Skunks: Spilogale putorius & Mephitis mephitis
Both skunk species are about the size of a house cat with a
small head, short legs, and a bushy tail.
Florida is home to both the Eastern spotted skunk (Spilogale
putorius) and the Striped skunk (Mephitis mephitis). They occur
throughout Florida except for the Keys.
Both species occur in brushy fields, weedy pastures, disturbed
areas, and in residential and suburban areas.
Skunks are usually active at night.
Skunks are omnivorous, meaning they eat both animal and vegetable
substances. They may be attracted by insects commonly found
in lawns, fruit trees, gardens, or wherever food scraps are
kept. They will den in vacant armadillo or gopher tortoise
burrows (though they can dig their own) or brush piles, wood piles,
areas with high grass, and similar sources of shelter.
Female skunks generally give birth to a litter of 4-7 babies in
the spring. Newborns are blind and have very fine hair with the
same black and white pattern as they would have as adults.
When they are about six weeks old, the young follow their mother on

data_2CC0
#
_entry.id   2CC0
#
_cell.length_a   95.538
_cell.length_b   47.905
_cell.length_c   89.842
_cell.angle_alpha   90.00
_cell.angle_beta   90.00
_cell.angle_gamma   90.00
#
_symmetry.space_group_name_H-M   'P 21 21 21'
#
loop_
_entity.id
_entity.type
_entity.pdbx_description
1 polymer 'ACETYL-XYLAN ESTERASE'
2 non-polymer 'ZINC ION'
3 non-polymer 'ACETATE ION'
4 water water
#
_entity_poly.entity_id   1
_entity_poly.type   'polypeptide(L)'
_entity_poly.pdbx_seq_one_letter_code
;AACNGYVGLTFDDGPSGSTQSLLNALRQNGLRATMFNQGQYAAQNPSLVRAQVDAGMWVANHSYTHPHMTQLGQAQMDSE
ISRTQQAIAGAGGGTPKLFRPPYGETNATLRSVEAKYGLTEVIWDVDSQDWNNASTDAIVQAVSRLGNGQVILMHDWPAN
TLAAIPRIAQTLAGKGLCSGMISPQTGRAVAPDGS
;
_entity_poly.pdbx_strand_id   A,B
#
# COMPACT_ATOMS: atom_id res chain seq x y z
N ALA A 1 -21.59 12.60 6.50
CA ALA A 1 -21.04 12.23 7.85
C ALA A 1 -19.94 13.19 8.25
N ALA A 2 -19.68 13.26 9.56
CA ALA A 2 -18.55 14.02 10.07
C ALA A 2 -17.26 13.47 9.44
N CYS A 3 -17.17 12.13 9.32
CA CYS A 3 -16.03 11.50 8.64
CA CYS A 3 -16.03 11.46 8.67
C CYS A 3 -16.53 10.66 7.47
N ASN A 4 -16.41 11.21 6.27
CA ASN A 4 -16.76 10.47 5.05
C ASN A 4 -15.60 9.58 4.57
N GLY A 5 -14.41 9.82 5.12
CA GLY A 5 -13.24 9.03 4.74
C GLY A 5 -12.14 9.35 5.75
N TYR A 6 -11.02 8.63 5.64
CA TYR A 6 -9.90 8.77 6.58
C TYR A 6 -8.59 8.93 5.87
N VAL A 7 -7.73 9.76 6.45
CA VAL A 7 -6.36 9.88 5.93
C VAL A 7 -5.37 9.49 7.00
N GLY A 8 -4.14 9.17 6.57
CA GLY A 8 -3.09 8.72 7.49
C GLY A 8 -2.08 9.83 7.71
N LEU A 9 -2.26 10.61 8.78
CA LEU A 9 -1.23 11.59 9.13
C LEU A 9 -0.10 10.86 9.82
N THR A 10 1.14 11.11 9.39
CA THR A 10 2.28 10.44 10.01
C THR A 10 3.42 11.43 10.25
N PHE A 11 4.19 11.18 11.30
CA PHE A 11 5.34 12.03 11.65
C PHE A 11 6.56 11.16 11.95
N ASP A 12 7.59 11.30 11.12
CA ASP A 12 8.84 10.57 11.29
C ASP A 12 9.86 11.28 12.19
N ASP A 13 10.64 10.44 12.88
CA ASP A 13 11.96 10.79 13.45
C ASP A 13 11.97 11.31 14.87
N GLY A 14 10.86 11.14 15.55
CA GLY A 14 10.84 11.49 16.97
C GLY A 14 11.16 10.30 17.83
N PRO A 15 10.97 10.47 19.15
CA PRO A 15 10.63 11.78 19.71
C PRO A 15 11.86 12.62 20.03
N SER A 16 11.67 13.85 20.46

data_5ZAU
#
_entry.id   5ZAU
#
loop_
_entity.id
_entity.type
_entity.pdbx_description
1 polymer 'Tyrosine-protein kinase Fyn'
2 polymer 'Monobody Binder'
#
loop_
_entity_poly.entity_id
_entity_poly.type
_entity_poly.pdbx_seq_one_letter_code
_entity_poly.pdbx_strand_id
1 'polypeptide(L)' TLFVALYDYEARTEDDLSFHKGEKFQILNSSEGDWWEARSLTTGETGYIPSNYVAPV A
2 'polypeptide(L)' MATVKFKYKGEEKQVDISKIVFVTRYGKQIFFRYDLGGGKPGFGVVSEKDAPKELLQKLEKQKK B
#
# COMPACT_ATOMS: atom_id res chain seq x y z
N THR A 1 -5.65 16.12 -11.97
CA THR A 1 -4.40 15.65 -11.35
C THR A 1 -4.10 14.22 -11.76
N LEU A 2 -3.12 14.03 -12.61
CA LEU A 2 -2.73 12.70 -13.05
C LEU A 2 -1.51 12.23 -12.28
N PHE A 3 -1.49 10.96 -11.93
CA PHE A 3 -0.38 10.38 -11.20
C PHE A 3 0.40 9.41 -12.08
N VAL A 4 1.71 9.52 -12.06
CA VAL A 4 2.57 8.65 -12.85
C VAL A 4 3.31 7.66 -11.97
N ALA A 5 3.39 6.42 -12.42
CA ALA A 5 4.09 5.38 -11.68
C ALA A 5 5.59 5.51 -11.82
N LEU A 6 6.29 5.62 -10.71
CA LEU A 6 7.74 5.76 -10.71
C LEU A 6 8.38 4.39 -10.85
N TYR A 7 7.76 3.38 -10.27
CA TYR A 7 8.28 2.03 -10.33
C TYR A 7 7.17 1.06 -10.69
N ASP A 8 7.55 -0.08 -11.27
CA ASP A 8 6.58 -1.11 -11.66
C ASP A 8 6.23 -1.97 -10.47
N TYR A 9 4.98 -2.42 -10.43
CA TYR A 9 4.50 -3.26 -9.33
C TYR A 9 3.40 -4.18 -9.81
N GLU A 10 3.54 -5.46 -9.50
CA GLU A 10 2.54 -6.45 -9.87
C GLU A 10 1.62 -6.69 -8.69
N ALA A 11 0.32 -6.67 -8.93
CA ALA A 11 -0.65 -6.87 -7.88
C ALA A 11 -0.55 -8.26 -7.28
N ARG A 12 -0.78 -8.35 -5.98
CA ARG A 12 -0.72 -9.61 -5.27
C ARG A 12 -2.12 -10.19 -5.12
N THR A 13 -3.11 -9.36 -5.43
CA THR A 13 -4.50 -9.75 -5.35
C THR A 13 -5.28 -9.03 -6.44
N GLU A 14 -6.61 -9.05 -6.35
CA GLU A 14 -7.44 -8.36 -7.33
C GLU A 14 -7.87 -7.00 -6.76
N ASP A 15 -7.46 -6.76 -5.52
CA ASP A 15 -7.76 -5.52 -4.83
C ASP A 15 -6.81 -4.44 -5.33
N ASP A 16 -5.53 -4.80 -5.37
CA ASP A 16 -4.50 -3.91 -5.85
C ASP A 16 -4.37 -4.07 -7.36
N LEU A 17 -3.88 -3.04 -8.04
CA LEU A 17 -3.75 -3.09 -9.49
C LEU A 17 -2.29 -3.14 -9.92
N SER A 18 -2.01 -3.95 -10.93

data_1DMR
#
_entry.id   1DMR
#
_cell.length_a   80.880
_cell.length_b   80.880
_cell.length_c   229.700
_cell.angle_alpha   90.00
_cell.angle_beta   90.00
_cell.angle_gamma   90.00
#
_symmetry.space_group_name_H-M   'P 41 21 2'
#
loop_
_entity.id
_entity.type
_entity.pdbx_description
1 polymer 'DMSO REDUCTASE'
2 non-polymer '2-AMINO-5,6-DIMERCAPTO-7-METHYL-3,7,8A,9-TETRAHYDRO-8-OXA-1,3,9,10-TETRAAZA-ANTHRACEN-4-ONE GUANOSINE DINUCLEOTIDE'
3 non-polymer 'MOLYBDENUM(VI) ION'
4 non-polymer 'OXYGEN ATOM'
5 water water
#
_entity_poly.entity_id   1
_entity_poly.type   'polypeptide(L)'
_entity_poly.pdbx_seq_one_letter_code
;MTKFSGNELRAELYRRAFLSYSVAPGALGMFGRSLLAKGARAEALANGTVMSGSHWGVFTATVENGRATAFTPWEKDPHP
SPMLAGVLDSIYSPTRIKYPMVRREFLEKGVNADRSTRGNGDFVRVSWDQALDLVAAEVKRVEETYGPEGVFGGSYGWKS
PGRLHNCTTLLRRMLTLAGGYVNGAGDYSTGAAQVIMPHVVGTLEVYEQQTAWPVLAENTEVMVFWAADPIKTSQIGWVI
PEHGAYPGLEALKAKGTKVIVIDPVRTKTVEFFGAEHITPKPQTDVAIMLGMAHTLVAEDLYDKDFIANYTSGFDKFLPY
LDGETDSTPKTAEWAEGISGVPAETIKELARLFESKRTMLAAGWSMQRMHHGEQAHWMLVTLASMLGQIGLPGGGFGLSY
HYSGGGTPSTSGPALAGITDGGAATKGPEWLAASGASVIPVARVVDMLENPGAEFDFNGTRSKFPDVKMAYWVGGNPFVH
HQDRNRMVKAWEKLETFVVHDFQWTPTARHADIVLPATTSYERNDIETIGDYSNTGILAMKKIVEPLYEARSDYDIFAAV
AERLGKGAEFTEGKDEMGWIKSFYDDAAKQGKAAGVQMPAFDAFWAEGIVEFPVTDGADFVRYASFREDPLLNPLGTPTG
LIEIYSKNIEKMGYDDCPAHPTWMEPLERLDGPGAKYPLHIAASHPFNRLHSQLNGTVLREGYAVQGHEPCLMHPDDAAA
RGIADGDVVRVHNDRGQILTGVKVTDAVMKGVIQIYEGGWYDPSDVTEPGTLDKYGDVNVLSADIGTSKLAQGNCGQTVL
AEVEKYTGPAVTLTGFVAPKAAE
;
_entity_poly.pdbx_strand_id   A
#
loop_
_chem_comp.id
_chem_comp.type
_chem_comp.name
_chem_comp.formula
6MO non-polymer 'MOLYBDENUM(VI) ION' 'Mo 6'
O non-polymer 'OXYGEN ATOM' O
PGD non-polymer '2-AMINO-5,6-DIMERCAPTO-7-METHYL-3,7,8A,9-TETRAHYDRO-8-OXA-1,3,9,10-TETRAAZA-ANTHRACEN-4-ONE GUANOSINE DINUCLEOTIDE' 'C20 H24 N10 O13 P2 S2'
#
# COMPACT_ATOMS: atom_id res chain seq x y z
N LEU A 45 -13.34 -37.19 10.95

food forays, searching for small mammals, insects, bird eggs, and
amphibians, as well as roots, seeds, fruit and other plant parts.
The mother and young stay together for several months, emerging
from their underground burrows at night.
addition to teaching their young how to find food, mother skunks
also model defensive strategies, the most effective of these being
a pungent spray of oily musk from scent glands located near the
anus. The spray is effectively aimed at targets up to 15 feet away.
The spray deters predators such as foxes, bobcats, coyotes and
domestic dogs. Their chief predator is the great horned
If you have problems with skunks you may be able to resolve the
problem by simply removing the source of food attracting them. The
animal may be caught in a trap, but relocating nuisance wildlife is
illegal. If you catch a skunk in a trap, avoid being sprayed
by slowly approaching the trapped skunk and cover the trap with a
small tarp or towel. The trap must be moved very carefully
without jarring the animal or frightening it by letting it see
you. Skunks, like all mammals, can carry rabies, but this has
not been a serious problem in Florida. FWC does not recommend
handling wildlife with your bare hands.
Image Credit: Kristen Nelson